Allow me to begin by saying ‘I voted remain’. I believe the costs of our exit will affect me as a person and this, yes, does bother me. That being said, it’s not what I want to talk about.
Do I think both 16-18-year-olds and over 70s should’ve been allowed to vote? Yes. Do I think the outcome would have been different if the youngsters got a say? Yes. Do we live a democracy where majority rules? Yes.
This day of independence has left me feeling ashamed to be British. And not for the reasons you might expect. I have made my personal opinions completely clear. I voted remain and would again. I was scrolling through twitter this fine London evening and it made me feel ashamed. Oh, nothing against you twitter, I’ve nothing but love for you. However, the volume of disparaging and somewhat vicious comments I read, from both sides directed at the other left me utterly disturbed.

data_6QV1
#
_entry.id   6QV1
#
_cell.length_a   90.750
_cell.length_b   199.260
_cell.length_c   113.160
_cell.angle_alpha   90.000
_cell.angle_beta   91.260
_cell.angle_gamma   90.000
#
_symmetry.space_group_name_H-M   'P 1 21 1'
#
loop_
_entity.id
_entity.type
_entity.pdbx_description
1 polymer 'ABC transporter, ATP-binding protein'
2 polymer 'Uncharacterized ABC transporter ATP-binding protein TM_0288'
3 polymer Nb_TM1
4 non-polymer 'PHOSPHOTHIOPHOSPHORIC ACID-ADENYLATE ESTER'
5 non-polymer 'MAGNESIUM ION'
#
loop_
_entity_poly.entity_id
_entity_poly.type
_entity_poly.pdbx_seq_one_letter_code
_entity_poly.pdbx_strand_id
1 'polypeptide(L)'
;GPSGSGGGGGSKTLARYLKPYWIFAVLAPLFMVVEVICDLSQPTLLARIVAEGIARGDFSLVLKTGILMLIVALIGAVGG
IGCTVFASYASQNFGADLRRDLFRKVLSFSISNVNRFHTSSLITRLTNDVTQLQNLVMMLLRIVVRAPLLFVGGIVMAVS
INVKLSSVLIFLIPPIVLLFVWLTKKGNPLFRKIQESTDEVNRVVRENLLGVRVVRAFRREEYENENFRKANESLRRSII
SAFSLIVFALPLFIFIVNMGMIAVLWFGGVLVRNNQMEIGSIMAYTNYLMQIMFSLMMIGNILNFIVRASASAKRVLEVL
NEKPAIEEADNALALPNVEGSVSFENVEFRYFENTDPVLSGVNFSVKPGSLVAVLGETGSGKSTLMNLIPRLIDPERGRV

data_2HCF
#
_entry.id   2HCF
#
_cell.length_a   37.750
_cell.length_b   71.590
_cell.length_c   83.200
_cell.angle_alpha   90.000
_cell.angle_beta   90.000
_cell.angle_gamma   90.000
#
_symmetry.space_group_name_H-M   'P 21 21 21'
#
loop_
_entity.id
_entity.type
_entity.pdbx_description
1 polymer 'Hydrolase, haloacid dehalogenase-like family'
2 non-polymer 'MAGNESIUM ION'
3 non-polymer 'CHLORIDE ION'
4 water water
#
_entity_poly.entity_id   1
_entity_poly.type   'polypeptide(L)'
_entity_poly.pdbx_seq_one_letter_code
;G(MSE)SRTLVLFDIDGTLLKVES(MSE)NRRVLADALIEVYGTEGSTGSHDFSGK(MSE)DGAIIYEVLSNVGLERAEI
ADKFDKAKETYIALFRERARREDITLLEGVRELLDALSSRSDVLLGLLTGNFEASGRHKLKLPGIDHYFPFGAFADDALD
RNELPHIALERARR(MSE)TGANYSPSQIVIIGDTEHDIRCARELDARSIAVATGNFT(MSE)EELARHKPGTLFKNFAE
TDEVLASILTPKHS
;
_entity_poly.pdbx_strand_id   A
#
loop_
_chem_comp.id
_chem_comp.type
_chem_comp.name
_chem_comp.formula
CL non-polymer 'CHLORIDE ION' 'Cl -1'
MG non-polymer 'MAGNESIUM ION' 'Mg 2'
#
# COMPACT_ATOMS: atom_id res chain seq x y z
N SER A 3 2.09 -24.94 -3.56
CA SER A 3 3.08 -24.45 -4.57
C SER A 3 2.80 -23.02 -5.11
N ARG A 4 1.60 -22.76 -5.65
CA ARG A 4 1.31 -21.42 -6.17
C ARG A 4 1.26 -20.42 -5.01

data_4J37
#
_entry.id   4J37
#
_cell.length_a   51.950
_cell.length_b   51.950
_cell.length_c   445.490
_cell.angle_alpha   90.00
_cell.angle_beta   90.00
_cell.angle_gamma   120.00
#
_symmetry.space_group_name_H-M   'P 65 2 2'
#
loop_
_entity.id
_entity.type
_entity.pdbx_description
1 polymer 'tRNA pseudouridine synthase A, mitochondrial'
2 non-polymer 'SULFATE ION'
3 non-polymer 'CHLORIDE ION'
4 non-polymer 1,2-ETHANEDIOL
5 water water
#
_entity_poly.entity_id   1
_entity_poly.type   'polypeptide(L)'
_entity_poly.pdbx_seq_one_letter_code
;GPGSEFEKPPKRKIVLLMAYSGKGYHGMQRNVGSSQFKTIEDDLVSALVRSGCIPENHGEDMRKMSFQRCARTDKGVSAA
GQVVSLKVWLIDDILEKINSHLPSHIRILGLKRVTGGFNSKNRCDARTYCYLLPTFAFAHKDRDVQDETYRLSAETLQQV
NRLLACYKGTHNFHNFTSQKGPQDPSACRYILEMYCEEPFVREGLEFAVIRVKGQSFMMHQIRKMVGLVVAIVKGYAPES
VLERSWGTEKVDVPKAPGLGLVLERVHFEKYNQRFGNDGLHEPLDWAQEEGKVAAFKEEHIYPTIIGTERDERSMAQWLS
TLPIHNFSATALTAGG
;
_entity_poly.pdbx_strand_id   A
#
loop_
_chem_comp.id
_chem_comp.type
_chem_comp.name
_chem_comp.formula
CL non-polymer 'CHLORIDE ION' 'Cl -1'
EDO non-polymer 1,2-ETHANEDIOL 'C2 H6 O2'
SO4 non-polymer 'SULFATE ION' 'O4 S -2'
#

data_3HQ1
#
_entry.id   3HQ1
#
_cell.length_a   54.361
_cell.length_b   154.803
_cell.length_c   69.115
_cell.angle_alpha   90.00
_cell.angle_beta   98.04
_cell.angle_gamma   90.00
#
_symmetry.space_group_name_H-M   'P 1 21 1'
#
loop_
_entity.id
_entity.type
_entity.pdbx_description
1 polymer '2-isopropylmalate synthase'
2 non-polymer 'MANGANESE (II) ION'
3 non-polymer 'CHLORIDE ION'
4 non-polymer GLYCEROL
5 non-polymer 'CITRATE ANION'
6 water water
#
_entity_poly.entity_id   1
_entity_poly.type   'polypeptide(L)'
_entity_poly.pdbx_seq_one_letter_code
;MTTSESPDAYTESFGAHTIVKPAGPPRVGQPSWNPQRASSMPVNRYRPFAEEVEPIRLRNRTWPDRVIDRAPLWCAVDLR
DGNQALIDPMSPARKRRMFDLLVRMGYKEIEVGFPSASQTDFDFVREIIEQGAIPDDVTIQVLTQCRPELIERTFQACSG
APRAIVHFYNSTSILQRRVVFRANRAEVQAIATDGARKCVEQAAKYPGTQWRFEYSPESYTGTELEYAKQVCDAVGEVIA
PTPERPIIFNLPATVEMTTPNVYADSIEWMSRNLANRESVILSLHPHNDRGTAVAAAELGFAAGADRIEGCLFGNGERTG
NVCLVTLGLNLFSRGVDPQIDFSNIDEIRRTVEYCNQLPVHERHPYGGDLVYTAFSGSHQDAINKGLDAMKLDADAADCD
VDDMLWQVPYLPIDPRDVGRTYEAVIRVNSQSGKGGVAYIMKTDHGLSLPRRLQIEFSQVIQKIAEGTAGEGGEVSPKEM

The ‘Remain’ voters, not all of them and I’m by no means generalising, were hitting out at the elderly. The 16 to 18 age category were not eligible to vote in this referendum and this has made many angry. A Not My Vote hashtag began trending with the voters voicing their outrage and disgust:
Regardless of the facts, be they financial or political, this referendum has bisected Great Britain to such an extent that we should no longer be calling ourselves ‘United’. It’s sad to say, but we are very much divided. No longer united and no longer great. The world has lost a kingdom and gained an independent nation brimming with individuals who’d rather tear each other down than build each other up.
It is for this reason, and this reason only that Britain is broken and it is for this reason, on this day, that I am ashamed to be British.